`strangers` on lifes journey ?


I don`t know if it’s a sign of age but it does seem that the older I get the more I realise that my life, its shape and its happiness is determined by the relationships I hold, seek and let go of.

Let me explain: in this last week I have spent time with my daughters partner a young man, Mark, who has come into our lives bringing with him joy, freshness of life, a wonderful sense of priorities and above all else love. I look forward to his posts on Facebook and spending time with him is an absolute delight. Along with the day out we spent we met his Mum Yvonne; again a delight to meet and hopefully over the years spend time with. It was so easy to chat to Yvonne and we loved her company.

This morning I spent time discussing evangelism and mission with another long-established friend, Roger, whose support I have come to value and at the same time I was aware of a new friend, Caroline, working on finalising the Circuit preaching plan.

In the midst of all of this I have lost a very dear friend who passed away last week, who has been a part of my life since 1997, in a variety of ways. His enthusiasm, wisdom and faith right to the end were not only infectious but inspirational. I had the privilege of taking his Mother-in-Laws funeral at the beginning of the week in which he died and now I`m preparing for his. I hope I will have honoured his Mother-in-Law and now I hope I`m honouring him.


Comings and goings on life’s journey, it reminds me that we all begin as strangers with each other: some we will simply pass and let go whilst others we will spend more time with. At what point we move from being strangers to acquaintances to friends I`m not sure but I do know that if we wish to make friends from strangers then we need to be prepared to put the work in ! We need to spend time with them, listening, sharing, not being judgemental, being sacrificial. Too often we are dismissive and assume `they aren’t our type` or `I don’t have time` but I have found that the more I`m prepared to put in then the more I`ll get out.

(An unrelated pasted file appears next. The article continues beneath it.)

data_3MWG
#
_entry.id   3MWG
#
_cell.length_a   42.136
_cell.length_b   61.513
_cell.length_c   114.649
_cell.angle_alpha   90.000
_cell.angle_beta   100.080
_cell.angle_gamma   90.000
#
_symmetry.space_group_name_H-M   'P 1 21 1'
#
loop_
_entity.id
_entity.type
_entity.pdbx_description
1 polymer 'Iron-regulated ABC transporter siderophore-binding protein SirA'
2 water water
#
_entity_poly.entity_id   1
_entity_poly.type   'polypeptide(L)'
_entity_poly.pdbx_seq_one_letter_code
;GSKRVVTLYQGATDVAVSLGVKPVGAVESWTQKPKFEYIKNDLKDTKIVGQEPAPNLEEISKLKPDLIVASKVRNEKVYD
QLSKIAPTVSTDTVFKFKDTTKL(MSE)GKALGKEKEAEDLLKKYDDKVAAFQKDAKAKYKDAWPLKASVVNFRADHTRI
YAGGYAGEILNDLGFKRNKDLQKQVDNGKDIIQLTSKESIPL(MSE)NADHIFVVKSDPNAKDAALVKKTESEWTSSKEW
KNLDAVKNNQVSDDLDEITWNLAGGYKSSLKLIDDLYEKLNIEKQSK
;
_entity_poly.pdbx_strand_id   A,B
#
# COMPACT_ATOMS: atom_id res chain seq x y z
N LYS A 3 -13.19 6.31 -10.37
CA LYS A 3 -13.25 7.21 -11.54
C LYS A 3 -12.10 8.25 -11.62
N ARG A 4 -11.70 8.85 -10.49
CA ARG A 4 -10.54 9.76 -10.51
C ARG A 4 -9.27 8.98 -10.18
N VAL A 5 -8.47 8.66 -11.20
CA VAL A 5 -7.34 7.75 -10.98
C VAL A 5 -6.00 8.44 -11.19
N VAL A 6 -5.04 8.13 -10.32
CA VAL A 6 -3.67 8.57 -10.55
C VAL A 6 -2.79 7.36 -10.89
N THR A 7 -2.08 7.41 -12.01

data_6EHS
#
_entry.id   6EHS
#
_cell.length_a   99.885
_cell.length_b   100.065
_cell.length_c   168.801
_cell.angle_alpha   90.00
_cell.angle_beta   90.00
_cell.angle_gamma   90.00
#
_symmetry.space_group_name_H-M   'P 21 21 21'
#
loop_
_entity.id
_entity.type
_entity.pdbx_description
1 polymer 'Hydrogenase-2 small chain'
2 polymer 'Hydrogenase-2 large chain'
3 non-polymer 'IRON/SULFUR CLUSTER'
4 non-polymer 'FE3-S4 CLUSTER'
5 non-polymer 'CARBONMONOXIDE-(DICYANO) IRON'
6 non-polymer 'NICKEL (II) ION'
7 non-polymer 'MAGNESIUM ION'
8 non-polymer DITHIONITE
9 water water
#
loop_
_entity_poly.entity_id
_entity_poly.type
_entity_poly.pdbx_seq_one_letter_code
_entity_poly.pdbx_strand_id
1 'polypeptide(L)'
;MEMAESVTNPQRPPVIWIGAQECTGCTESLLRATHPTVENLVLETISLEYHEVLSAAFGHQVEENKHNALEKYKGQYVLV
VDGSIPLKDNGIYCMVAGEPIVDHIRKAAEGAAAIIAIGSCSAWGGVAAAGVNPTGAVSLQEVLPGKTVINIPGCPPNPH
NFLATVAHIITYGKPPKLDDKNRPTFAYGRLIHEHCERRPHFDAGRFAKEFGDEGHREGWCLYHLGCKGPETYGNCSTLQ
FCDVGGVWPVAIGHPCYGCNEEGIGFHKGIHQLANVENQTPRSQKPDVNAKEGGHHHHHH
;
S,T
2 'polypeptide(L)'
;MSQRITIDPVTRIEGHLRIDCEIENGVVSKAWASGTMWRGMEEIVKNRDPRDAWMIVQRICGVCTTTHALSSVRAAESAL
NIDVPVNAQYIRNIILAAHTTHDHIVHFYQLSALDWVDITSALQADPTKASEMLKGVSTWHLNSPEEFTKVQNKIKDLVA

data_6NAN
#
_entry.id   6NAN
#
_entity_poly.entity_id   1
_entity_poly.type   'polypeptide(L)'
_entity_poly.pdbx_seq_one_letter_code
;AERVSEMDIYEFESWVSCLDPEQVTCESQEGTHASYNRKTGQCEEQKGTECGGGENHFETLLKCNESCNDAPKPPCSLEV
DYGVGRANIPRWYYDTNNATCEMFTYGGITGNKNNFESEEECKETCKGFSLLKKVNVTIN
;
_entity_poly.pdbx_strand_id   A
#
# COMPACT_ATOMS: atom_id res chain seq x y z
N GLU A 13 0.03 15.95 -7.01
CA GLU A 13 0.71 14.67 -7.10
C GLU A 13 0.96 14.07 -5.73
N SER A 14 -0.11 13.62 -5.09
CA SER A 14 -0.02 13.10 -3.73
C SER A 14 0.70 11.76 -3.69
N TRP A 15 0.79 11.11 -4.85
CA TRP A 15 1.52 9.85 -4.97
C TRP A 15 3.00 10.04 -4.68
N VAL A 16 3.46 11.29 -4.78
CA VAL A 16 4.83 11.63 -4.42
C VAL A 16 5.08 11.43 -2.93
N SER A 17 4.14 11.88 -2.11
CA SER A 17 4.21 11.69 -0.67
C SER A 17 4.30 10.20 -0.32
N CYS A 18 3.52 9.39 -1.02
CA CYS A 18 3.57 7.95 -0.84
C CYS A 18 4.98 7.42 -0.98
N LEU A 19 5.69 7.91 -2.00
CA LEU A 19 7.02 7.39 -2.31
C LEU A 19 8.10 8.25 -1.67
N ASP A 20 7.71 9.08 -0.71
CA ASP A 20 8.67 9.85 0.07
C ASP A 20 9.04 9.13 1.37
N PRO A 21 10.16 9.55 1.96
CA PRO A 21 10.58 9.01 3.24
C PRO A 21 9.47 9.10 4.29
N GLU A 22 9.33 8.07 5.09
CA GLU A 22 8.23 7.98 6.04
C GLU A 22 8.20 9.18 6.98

Yes, there are times when we need to let go of folk and realise that they aren`t good for our life journey or we aren’t good for theirs; time to assess good relationships against bad ones; BUT against this is the knowledge that its only in spending time with folk that good will come out of it.

This is why I despair sometimes of the world for I see people being categorised by their religion, sexuality, culture, sub-culture, etc. instead of a glorious coming together of folk with an acceptance of each other as God-created human beings. That doesn`t mean that anything goes and nor does it throw values, standards, ethics etc. out of the window but it does speak of a desire to know and love other people. The world would be far better if there was more tolerance and understanding of each other, if the Israeli nation could find a way of reaching out to the Palestinian (and vice versa), if Russia and Ukraine could settle differences, if the political group isis would accept a non-Islamic state in Iraq. If this were possible then surely there wouldn`t be the horrific images on our televisions or in our papers.

Wesley referred to this as `the catholic spirit`, but it is an Old Testament concept of offering hospitality to `the stranger in a foreign land`, and its surely the gift of the Holy Spirit to the world to love as Jesus would love.


New Monasticism; re-imagining the Church


The photo is of the previous Mother house to the Northumbria Community where I was privileged to spend three days in 2010.

I post it here in honour of my friend who taught me an appreciation of Celtic Christianity and showed me its worth.


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